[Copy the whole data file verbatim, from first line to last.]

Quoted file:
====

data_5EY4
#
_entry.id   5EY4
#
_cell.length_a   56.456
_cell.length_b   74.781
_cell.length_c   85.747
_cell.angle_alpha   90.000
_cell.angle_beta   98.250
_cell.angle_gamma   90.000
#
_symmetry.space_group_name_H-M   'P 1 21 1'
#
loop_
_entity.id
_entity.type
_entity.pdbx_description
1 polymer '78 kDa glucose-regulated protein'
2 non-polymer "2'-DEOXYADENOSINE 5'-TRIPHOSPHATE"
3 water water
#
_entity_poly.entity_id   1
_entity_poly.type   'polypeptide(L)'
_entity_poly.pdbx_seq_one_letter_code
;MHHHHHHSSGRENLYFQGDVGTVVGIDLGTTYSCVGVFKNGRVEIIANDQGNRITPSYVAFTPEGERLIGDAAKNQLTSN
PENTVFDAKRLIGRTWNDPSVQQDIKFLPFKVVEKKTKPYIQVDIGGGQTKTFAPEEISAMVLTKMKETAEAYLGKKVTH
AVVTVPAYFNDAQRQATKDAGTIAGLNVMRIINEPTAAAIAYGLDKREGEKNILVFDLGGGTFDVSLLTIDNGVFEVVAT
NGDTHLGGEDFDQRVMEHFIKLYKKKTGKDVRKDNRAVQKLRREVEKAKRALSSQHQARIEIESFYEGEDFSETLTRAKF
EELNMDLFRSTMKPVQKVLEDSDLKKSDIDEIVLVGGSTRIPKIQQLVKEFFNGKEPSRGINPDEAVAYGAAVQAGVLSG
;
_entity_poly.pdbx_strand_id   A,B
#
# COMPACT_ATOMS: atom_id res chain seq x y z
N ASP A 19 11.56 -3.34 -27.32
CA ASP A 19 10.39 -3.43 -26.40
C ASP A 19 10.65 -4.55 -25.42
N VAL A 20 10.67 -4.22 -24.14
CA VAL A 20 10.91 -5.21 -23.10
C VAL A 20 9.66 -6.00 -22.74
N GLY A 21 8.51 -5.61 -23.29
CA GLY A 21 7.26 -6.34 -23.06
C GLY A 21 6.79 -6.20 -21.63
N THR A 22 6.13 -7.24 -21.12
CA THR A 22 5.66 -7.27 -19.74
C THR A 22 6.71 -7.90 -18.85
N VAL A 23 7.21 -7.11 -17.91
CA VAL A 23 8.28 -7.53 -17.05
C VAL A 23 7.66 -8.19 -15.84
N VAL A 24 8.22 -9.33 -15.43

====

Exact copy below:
data_5EY4
#
_entry.id   5EY4
#
_cell.length_a   56.456
_cell.length_b   74.781
_cell.length_c   85.747
_cell.angle_alpha   90.000
_cell.angle_beta   98.250
_cell.angle_gamma   90.000
#
_symmetry.space_group_name_H-M   'P 1 21 1'
#
loop_
_entity.id
_entity.type
_entity.pdbx_description
1 polymer '78 kDa glucose-regulated protein'
2 non-polymer "2'-DEOXYADENOSINE 5'-TRIPHOSPHATE"
3 water water
#
_entity_poly.entity_id   1
_entity_poly.type   'polypeptide(L)'
_entity_poly.pdbx_seq_one_letter_code
;MHHHHHHSSGRENLYFQGDVGTVVGIDLGTTYSCVGVFKNGRVEIIANDQGNRITPSYVAFTPEGERLIGDAAKNQLTSN
PENTVFDAKRLIGRTWNDPSVQQDIKFLPFKVVEKKTKPYIQVDIGGGQTKTFAPEEISAMVLTKMKETAEAYLGKKVTH
AVVTVPAYFNDAQRQATKDAGTIAGLNVMRIINEPTAAAIAYGLDKREGEKNILVFDLGGGTFDVSLLTIDNGVFEVVAT
NGDTHLGGEDFDQRVMEHFIKLYKKKTGKDVRKDNRAVQKLRREVEKAKRALSSQHQARIEIESFYEGEDFSETLTRAKF
EELNMDLFRSTMKPVQKVLEDSDLKKSDIDEIVLVGGSTRIPKIQQLVKEFFNGKEPSRGINPDEAVAYGAAVQAGVLSG
;
_entity_poly.pdbx_strand_id   A,B
#
# COMPACT_ATOMS: atom_id res chain seq x y z
N ASP A 19 11.56 -3.34 -27.32
CA ASP A 19 10.39 -3.43 -26.40
C ASP A 19 10.65 -4.55 -25.42
N VAL A 20 10.67 -4.22 -24.14
CA VAL A 20 10.91 -5.21 -23.10
C VAL A 20 9.66 -6.00 -22.74
N GLY A 21 8.51 -5.61 -23.29
CA GLY A 21 7.26 -6.34 -23.06
C GLY A 21 6.79 -6.20 -21.63
N THR A 22 6.13 -7.24 -21.12
CA THR A 22 5.66 -7.27 -19.74
C THR A 22 6.71 -7.90 -18.85
N VAL A 23 7.21 -7.11 -17.91
CA VAL A 23 8.28 -7.53 -17.05
C VAL A 23 7.66 -8.19 -15.84
N VAL A 24 8.22 -9.33 -15.43